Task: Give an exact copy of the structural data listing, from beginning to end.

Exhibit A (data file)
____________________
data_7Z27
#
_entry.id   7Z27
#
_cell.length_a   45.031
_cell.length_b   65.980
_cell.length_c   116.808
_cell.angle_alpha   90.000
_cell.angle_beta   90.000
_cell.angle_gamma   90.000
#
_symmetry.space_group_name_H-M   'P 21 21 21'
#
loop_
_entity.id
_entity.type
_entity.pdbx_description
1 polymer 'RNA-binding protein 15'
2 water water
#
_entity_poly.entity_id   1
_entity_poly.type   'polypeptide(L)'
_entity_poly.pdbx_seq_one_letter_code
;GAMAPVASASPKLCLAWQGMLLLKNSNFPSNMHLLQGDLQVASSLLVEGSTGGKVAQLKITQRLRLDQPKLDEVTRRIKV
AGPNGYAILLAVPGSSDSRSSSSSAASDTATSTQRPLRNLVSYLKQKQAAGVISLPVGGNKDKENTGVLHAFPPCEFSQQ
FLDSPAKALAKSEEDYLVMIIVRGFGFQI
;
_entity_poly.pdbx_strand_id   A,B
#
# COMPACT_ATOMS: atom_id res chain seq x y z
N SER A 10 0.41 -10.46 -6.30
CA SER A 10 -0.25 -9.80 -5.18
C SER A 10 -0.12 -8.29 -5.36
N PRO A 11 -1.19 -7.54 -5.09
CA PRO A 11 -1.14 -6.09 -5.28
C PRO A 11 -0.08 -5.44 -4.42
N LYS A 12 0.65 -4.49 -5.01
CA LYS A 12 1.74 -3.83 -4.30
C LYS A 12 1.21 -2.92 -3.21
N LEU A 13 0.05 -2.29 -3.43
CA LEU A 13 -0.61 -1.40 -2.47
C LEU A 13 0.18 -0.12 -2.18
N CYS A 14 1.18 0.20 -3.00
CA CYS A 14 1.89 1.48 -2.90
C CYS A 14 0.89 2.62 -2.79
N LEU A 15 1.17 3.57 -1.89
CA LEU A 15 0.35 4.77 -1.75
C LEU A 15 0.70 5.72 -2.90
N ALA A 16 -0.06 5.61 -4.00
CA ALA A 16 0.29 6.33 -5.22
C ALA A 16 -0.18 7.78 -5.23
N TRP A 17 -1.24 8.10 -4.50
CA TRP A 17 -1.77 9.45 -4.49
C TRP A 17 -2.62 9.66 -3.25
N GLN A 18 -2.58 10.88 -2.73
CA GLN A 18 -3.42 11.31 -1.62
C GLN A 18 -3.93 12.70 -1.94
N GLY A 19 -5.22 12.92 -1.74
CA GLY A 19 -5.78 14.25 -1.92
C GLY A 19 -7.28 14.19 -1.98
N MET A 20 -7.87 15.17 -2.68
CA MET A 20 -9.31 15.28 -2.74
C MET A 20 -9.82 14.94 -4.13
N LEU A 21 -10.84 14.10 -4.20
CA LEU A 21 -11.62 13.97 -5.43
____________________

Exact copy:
data_7Z27
#
_entry.id   7Z27
#
_cell.length_a   45.031
_cell.length_b   65.980
_cell.length_c   116.808
_cell.angle_alpha   90.000
_cell.angle_beta   90.000
_cell.angle_gamma   90.000
#
_symmetry.space_group_name_H-M   'P 21 21 21'
#
loop_
_entity.id
_entity.type
_entity.pdbx_description
1 polymer 'RNA-binding protein 15'
2 water water
#
_entity_poly.entity_id   1
_entity_poly.type   'polypeptide(L)'
_entity_poly.pdbx_seq_one_letter_code
;GAMAPVASASPKLCLAWQGMLLLKNSNFPSNMHLLQGDLQVASSLLVEGSTGGKVAQLKITQRLRLDQPKLDEVTRRIKV
AGPNGYAILLAVPGSSDSRSSSSSAASDTATSTQRPLRNLVSYLKQKQAAGVISLPVGGNKDKENTGVLHAFPPCEFSQQ
FLDSPAKALAKSEEDYLVMIIVRGFGFQI
;
_entity_poly.pdbx_strand_id   A,B
#
# COMPACT_ATOMS: atom_id res chain seq x y z
N SER A 10 0.41 -10.46 -6.30
CA SER A 10 -0.25 -9.80 -5.18
C SER A 10 -0.12 -8.29 -5.36
N PRO A 11 -1.19 -7.54 -5.09
CA PRO A 11 -1.14 -6.09 -5.28
C PRO A 11 -0.08 -5.44 -4.42
N LYS A 12 0.65 -4.49 -5.01
CA LYS A 12 1.74 -3.83 -4.30
C LYS A 12 1.21 -2.92 -3.21
N LEU A 13 0.05 -2.29 -3.43
CA LEU A 13 -0.61 -1.40 -2.47
C LEU A 13 0.18 -0.12 -2.18
N CYS A 14 1.18 0.20 -3.00
CA CYS A 14 1.89 1.48 -2.90
C CYS A 14 0.89 2.62 -2.79
N LEU A 15 1.17 3.57 -1.89
CA LEU A 15 0.35 4.77 -1.75
C LEU A 15 0.70 5.72 -2.90
N ALA A 16 -0.06 5.61 -4.00
CA ALA A 16 0.29 6.33 -5.22
C ALA A 16 -0.18 7.78 -5.23
N TRP A 17 -1.24 8.10 -4.50
CA TRP A 17 -1.77 9.45 -4.49
C TRP A 17 -2.62 9.66 -3.25
N GLN A 18 -2.58 10.88 -2.73
CA GLN A 18 -3.42 11.31 -1.62
C GLN A 18 -3.93 12.70 -1.94
N GLY A 19 -5.22 12.92 -1.74
CA GLY A 19 -5.78 14.25 -1.92
C GLY A 19 -7.28 14.19 -1.98
N MET A 20 -7.87 15.17 -2.68
CA MET A 20 -9.31 15.28 -2.74
C MET A 20 -9.82 14.94 -4.13
N LEU A 21 -10.84 14.10 -4.20
CA LEU A 21 -11.62 13.97 -5.43